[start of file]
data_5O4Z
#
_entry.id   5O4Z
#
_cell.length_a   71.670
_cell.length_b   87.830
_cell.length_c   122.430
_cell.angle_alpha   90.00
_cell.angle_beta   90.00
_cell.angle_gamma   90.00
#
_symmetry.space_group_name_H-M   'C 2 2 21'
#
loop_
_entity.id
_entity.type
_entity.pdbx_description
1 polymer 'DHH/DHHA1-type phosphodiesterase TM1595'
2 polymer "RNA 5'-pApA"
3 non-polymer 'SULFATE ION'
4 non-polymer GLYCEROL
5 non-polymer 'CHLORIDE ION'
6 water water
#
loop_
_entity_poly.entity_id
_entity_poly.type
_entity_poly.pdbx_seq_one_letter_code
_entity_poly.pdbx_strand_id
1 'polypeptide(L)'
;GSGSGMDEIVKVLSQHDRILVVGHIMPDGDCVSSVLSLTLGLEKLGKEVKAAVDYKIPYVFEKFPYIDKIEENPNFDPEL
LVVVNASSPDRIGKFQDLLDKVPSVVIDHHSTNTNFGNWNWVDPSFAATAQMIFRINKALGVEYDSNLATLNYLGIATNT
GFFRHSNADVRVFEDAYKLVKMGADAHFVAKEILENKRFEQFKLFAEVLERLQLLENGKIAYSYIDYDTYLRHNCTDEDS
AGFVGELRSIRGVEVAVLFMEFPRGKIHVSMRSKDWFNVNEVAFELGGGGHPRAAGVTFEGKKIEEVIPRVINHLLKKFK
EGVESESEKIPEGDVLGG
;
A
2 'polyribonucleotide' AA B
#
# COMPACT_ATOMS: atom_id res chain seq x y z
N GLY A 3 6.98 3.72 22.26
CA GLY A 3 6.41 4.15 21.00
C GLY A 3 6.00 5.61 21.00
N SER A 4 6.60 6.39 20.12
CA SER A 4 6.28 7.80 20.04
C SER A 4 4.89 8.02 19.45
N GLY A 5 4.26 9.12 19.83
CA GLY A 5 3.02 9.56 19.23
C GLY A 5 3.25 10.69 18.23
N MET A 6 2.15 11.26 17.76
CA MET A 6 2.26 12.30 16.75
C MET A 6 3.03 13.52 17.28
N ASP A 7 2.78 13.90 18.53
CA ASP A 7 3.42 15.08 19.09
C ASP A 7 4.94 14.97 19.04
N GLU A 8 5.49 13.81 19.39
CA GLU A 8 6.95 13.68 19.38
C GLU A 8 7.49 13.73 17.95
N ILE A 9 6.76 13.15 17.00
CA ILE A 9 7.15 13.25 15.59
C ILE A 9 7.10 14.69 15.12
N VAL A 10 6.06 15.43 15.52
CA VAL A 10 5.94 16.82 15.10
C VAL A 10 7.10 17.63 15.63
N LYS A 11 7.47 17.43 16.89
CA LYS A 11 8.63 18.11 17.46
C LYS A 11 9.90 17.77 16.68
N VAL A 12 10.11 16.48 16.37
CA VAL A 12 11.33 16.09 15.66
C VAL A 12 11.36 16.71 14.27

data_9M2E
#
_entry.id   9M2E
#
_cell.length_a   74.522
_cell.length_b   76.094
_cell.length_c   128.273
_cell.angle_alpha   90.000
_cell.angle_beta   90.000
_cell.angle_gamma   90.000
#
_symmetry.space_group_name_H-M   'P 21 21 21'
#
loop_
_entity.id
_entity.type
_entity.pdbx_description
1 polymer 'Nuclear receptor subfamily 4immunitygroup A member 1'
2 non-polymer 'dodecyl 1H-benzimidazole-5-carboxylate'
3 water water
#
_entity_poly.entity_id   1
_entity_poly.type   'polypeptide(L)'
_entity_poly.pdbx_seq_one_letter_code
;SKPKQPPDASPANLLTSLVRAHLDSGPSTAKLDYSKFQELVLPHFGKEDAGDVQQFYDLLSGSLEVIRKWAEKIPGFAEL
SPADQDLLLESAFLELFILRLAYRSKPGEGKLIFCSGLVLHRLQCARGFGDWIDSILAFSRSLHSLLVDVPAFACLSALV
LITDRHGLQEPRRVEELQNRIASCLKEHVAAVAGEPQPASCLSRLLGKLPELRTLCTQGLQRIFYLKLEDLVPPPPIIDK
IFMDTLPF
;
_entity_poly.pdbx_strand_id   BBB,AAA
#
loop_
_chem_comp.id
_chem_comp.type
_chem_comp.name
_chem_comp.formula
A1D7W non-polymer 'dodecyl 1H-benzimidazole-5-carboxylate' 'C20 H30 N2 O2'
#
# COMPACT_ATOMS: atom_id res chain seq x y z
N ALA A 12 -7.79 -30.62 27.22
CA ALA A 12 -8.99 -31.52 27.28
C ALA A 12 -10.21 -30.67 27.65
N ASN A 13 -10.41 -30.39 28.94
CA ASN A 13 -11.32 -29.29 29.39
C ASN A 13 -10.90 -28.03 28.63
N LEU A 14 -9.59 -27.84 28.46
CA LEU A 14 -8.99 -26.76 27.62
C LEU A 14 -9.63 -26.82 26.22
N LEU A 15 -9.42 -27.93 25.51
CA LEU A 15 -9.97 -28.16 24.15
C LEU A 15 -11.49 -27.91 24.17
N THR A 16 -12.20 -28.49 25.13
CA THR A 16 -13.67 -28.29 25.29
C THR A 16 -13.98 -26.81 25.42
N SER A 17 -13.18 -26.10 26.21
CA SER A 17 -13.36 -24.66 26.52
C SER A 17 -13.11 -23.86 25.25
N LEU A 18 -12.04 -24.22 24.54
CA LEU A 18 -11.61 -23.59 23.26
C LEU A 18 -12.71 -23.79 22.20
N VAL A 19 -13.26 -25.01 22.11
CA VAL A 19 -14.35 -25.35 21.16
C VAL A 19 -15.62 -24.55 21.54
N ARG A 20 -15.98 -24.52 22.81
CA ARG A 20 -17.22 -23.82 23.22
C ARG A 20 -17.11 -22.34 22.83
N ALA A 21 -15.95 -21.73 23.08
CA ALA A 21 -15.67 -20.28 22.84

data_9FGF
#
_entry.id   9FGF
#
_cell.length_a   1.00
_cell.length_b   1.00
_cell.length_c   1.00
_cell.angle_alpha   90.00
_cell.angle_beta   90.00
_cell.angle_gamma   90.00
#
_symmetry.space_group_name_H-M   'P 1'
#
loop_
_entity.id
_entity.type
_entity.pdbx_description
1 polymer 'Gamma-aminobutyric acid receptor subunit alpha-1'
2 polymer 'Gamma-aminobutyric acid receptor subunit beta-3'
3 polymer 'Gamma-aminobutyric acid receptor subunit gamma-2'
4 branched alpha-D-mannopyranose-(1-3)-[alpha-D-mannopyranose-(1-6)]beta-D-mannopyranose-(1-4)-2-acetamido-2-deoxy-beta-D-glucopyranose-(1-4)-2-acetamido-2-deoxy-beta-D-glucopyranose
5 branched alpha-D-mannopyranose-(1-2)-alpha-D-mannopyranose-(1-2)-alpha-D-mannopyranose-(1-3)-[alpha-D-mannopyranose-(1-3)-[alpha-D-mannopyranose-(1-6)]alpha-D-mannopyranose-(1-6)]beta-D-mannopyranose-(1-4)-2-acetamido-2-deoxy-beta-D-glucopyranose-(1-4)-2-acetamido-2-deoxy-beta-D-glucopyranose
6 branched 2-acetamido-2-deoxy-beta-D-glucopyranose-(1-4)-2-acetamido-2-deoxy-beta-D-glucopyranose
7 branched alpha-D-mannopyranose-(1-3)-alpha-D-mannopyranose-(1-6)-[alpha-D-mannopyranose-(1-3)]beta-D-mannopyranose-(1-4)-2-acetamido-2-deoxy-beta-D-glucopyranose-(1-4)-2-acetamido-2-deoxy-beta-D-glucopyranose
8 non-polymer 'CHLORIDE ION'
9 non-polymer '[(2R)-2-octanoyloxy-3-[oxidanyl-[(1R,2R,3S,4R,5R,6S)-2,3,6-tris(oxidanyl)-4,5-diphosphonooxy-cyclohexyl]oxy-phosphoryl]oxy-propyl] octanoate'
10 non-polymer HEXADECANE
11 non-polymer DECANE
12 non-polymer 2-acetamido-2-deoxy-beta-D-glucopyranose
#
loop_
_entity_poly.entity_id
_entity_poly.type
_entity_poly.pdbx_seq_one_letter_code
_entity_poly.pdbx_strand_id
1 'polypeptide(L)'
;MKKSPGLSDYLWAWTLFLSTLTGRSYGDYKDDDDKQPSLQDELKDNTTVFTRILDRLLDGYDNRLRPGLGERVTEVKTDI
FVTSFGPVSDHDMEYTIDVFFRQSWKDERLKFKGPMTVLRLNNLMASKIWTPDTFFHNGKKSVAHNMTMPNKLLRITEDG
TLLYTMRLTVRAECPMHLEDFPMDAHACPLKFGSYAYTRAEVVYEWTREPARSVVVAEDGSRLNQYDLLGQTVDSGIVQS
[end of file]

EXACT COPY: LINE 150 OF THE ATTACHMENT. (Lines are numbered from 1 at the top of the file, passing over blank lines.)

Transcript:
_symmetry.space_group_name_H-M   'P 1'